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Posted: 7/11/2003 8:38:56 PM EDT
The only reloading I've ever done is a little bit on my Dad's old MEC 20 ga reloading equipment. He had it all setup. I knew how to run the shells through, but knew nothing about powder, shot, primers and all that important kinda stuff. This is the limit of my reloading experience.

What I'm really interested in is reloading centerfire rifle/pistol - .223/5.56, 45ACP, 30-06 is what I primarily spend the most on. I've looked in the Cabela's book and BPS, and other places. Seems like there are about as many reloading tools/accessories as there are goodies for my AR. I don't really know where to start. The shot shell reloader I used was a progressive station with an automatic powder measure. You can crank them out. Is this the same? I've seen scales, scales and more scales. Do you have measure each round out? Seems like it would take next to forever to get many done?

I'm thinking about getting into this for 3 main reasons. Save money. Shoot more. Be better prepared to buy and support that 458 Socum upper I drool over (Damn you, Holeshot4 for letting me shoot it ).

As you can tell I am nearly clueless on this topic and would appreciate advice from the reloaders out there on how to get started and what to consider buying. I want to do it the right way with good equipment since I don't want to blow myself or my weapons up.
Link Posted: 7/12/2003 12:49:17 AM EDT
I've never managed to save any money reloading. It's just another expensive hobby.

Dennis Jenkins


Originally Posted By MissouriBob:
The only reloading I've ever done is a little bit on my Dad's old MEC 20 ga reloading equipment. He had it all setup. I knew how to run the shells through, but knew nothing about powder, shot, primers and all that important kinda stuff. This is the limit of my reloading experience.

What I'm really interested in is reloading centerfire rifle/pistol - .223/5.56, 45ACP, 30-06 is what I primarily spend the most on. I've looked in the Cabela's book and BPS, and other places. Seems like there are about as many reloading tools/accessories as there are goodies for my AR. I don't really know where to start. The shot shell reloader I used was a progressive station with an automatic powder measure. You can crank them out. Is this the same? I've seen scales, scales and more scales. Do you have measure each round out? Seems like it would take next to forever to get many done?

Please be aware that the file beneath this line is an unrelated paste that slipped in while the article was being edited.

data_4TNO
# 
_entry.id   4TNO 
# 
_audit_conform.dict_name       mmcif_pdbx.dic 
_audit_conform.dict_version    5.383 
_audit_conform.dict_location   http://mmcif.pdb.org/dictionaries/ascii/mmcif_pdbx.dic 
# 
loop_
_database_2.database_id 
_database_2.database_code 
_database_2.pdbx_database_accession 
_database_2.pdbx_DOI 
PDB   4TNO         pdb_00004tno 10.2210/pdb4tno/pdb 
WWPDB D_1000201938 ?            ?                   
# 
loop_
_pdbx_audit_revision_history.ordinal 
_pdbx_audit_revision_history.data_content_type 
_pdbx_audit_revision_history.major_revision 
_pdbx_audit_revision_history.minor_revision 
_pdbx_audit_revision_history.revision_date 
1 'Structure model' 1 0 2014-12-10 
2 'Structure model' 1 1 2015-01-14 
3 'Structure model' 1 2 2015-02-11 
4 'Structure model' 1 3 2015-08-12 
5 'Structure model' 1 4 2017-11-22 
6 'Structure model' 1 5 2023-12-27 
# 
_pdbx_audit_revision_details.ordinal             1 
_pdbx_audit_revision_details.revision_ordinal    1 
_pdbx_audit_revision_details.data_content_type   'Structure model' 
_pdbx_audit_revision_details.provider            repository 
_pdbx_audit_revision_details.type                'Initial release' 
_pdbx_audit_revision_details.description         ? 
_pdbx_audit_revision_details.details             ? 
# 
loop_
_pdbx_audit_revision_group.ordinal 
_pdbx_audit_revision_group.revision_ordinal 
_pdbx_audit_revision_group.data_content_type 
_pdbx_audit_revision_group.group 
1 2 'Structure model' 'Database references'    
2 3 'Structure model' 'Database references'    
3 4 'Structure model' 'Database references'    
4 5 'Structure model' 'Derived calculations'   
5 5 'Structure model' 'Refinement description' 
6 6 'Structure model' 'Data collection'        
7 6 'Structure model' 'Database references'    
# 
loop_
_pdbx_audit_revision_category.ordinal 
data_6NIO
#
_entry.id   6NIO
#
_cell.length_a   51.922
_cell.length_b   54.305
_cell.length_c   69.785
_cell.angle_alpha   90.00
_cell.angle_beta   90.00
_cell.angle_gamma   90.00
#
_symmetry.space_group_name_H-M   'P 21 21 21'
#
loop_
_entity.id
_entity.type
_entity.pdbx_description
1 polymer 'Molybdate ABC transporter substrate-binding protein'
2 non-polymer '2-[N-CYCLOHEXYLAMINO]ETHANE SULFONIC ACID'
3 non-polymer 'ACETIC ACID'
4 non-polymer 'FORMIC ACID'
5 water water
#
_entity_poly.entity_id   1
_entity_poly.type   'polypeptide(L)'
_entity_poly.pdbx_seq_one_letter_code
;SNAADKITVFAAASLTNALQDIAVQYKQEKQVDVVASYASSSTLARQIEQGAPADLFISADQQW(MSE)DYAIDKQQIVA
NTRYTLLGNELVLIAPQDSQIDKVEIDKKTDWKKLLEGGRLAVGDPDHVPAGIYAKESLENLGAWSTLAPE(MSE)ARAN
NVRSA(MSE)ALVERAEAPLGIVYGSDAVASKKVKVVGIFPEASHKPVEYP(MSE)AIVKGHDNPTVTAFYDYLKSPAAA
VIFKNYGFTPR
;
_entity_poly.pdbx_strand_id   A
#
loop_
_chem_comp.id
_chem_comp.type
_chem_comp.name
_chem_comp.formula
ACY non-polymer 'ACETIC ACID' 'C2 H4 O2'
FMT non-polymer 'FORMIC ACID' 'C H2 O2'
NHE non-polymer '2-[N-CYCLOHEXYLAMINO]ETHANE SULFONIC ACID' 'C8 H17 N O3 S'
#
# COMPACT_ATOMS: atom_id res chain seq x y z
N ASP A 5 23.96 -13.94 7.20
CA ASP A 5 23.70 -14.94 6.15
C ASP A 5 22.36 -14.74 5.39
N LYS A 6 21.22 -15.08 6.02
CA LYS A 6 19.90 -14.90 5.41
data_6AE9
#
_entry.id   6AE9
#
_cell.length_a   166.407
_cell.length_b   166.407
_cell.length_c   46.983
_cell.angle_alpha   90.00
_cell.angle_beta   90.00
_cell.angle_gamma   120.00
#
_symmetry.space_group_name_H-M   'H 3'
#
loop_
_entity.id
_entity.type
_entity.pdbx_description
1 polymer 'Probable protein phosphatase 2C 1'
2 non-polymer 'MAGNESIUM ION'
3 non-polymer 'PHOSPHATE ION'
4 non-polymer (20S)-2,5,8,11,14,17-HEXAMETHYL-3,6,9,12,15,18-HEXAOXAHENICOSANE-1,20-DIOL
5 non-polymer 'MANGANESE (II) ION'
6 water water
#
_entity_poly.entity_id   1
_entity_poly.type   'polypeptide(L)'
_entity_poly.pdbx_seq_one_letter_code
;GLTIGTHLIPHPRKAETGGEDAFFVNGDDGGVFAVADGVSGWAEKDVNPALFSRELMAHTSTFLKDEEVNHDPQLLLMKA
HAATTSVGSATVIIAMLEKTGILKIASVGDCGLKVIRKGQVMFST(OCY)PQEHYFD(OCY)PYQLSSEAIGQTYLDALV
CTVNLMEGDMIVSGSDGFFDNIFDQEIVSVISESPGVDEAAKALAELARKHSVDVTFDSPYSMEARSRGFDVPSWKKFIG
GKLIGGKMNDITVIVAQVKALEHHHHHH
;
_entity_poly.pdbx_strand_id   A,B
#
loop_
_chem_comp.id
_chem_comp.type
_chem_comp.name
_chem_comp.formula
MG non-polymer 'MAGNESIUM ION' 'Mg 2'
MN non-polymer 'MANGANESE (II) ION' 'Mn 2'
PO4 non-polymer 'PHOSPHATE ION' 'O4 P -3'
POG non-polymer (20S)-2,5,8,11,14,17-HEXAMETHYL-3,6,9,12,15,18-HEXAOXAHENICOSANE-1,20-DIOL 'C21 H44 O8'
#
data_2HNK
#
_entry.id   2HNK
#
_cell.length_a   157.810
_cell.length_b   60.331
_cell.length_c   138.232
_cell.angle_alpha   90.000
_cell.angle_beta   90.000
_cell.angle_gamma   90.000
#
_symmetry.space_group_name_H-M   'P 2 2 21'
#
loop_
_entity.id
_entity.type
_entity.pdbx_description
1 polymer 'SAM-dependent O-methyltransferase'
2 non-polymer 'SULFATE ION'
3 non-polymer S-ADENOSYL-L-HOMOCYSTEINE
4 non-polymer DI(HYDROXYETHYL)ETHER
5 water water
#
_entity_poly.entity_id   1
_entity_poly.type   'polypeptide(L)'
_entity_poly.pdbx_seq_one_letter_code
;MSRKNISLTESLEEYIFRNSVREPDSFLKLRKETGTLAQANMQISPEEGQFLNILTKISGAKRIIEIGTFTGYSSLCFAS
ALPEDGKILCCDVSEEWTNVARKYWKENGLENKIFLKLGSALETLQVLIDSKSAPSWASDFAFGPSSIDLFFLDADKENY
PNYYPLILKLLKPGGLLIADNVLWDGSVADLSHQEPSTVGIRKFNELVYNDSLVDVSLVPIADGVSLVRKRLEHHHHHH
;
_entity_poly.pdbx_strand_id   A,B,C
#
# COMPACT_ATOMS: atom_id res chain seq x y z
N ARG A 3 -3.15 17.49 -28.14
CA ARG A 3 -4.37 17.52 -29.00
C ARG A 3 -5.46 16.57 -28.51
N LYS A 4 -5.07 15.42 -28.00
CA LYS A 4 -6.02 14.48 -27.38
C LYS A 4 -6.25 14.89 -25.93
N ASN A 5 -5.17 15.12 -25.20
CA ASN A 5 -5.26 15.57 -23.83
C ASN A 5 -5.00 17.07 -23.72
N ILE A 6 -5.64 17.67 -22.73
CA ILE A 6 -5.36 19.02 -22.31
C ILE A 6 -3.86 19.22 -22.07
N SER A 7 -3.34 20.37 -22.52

I'm thinking about getting into this for 3 main reasons. Save money. Shoot more. Be better prepared to buy and support that 458 Socum upper I drool over (Damn you, Holeshot4 for letting me shoot it ).

As you can tell I am nearly clueless on this topic and would appreciate advice from the reloaders out there on how to get started and what to consider buying. I want to do it the right way with good equipment since I don't want to blow myself or my weapons up.

Link Posted: 7/12/2003 5:38:18 AM EDT
I have been reloading for about 3 years now. I started with a Lee Precision Anniversary set (single stage press about $75) for 30-06. This past year I decided to get into pistol reloading and bought a Lee LoadMaster. I am not displeased with the Lee equipment (decent quality for the $$ spent). I have more than paid for both loaders in $$ saved by reloading. BTW - also check out Dillon loaders - better quality but much more $$ to get started.

On pistol (LoadMaster progressive), I just look at the powder in the case as it passes by to judge if it is correct. On single stage for 30-06 I handweigh every round and measure each length after seating (this may sound a bit over the edge but my targets say otherwise !)

Regards,
Paul
Link Posted: 7/12/2003 6:20:16 AM EDT

I've never managed to save any money reloading. It's just another expensive hobby.

Then you're not much of a reloader. No surprise there.
Link Posted: 7/12/2003 11:29:53 AM EDT
Who are you and what is your malfunction?

Dennis Jenkins




Originally Posted By Jim_Dandy:

I've never managed to save any money reloading. It's just another expensive hobby.

Then you're not much of a reloader. No surprise there.

Link Posted: 7/12/2003 11:49:09 AM EDT
The cost effectiveness in reloading depends on the quality of you intend to produce and the quantity and selection of components. If you're out to make cheap blasting ammo, the margin of savings is going to be very low unless you produce a whole lot of it. Some cartridges like 7.62x39 or .223 can be bought sometimes for less than what it costs in components. Depends on the cartridge and availability of ammo.

On the other hand, if you're shooting .300WM and are used to spending $12-$21 for a box of ammo, you're going to see an immediate cost savings in combination to ammo fine-tuned for your rifle and application.

The next question is how much hassle do you want /expect? You're going to pay either way, be it in time spent, or in equipment. If you're out to crank out as many rounds as possible in the shortest amount of time without hassle, you're initial startup cost is going to be much higher. The Dillons may look pricey for a first-timer, but everyone I know that has one is very happy.

Me? I have a single stage Rockchucker. I produce all my ammo in the winter when cabin fever sets in. I look at reloading as another time killing hobby.
Link Posted: 7/12/2003 3:41:30 PM EDT